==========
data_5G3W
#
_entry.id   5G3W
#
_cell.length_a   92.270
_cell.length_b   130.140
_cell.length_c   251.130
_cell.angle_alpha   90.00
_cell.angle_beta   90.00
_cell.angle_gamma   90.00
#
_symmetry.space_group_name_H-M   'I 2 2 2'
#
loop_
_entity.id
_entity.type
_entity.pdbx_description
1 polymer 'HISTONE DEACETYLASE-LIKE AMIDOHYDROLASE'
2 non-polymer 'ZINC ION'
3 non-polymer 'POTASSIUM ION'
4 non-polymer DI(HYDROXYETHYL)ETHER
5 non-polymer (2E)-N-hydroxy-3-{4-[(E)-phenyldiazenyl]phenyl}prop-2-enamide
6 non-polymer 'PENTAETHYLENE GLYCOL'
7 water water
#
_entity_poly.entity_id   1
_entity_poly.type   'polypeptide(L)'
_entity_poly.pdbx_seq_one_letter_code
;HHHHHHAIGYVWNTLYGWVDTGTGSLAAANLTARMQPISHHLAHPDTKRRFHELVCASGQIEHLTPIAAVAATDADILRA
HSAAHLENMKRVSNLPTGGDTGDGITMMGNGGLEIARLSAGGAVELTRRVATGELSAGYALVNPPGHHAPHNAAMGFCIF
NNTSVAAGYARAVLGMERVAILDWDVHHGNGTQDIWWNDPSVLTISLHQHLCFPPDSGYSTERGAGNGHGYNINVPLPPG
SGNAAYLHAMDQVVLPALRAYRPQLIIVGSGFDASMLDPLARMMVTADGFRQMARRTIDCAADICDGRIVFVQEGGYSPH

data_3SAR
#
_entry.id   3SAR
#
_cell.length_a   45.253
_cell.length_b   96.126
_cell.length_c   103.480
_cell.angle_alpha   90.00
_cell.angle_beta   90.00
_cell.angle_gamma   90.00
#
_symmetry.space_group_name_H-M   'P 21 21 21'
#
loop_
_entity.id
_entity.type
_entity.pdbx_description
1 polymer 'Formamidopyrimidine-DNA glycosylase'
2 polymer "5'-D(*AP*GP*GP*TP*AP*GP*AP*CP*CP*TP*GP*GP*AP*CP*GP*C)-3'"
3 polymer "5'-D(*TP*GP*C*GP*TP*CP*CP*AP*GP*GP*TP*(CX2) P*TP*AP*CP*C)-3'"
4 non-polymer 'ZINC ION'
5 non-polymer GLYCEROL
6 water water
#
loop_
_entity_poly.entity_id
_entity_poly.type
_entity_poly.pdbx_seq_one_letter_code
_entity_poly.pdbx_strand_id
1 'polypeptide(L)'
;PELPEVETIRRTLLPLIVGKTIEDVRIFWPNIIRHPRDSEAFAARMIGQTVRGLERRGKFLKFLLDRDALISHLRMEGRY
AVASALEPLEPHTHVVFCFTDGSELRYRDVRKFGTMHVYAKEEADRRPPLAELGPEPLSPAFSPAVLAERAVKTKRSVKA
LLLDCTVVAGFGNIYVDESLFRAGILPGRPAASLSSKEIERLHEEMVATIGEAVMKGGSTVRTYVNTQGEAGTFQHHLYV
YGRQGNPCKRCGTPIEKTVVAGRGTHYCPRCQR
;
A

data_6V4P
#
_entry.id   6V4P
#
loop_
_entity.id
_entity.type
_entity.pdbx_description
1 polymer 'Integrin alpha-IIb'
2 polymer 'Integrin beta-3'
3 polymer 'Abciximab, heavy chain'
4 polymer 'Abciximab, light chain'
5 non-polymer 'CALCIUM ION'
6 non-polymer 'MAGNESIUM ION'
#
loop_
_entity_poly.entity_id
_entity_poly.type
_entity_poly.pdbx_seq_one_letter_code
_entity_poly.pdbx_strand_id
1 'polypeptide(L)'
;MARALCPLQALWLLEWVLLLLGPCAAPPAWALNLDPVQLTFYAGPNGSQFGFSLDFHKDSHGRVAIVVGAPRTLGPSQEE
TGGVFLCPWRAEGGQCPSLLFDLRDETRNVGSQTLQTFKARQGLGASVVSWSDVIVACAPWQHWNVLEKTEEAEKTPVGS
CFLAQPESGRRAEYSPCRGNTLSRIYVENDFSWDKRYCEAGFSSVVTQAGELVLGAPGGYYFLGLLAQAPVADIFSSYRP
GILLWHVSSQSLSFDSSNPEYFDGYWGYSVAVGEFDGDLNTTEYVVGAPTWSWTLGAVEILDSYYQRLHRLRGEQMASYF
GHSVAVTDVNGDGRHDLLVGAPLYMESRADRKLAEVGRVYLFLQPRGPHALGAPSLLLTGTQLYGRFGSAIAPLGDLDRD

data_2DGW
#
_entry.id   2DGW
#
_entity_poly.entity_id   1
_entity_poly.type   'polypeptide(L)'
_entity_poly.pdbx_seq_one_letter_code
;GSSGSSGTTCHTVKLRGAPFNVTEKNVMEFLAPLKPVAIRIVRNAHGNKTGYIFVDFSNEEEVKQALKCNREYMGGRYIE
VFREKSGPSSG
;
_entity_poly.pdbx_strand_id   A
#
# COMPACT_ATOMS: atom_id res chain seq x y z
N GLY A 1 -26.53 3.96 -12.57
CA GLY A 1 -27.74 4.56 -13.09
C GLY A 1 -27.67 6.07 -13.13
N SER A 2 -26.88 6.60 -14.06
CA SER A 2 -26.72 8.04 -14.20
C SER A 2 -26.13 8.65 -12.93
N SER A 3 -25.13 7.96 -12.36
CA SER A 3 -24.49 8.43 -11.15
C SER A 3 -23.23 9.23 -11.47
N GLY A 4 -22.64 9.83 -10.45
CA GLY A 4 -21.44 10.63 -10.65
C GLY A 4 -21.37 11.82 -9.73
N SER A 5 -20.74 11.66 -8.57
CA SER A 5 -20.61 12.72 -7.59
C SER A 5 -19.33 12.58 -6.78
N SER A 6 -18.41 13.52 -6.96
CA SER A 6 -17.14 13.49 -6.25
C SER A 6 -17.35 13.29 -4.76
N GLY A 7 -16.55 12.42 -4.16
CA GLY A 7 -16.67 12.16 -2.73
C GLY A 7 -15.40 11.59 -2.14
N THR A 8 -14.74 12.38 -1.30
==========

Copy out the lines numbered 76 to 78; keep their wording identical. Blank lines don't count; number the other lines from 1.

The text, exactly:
_entity.pdbx_description
1 polymer 'Integrin alpha-IIb'
2 polymer 'Integrin beta-3'